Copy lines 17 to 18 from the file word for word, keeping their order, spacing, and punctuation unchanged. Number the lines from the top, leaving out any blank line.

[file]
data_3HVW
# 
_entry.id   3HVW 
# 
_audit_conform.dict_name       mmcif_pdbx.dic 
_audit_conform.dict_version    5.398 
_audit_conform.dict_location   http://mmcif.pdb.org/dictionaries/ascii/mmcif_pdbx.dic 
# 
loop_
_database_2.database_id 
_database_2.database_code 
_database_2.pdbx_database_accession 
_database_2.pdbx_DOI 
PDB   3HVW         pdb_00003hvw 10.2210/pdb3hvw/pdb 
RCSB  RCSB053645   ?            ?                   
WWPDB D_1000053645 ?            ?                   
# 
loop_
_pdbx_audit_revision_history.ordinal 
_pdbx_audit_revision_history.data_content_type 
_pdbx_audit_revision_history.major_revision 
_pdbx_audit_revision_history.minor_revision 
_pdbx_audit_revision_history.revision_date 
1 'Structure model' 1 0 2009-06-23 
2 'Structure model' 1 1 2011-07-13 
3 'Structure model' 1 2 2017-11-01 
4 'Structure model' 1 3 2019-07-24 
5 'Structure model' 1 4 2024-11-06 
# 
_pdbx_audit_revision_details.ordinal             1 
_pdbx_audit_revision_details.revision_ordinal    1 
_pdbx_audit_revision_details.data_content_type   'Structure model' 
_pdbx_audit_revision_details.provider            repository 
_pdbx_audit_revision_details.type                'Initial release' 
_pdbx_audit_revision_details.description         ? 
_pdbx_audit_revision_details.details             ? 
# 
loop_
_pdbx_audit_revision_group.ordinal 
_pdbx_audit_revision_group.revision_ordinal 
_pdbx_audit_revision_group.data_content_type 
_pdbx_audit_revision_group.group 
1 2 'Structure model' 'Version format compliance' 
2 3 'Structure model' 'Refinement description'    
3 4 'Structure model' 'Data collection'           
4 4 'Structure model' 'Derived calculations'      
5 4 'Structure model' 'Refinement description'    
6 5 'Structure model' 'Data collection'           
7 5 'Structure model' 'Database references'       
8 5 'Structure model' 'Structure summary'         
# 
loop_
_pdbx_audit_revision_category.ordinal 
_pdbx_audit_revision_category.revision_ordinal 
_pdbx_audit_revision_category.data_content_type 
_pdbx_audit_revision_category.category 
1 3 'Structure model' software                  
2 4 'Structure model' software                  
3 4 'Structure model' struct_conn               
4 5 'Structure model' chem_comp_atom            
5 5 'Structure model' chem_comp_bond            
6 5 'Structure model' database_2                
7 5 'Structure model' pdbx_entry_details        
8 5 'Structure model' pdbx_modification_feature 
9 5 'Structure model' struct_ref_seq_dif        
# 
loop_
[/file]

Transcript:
# 
loop_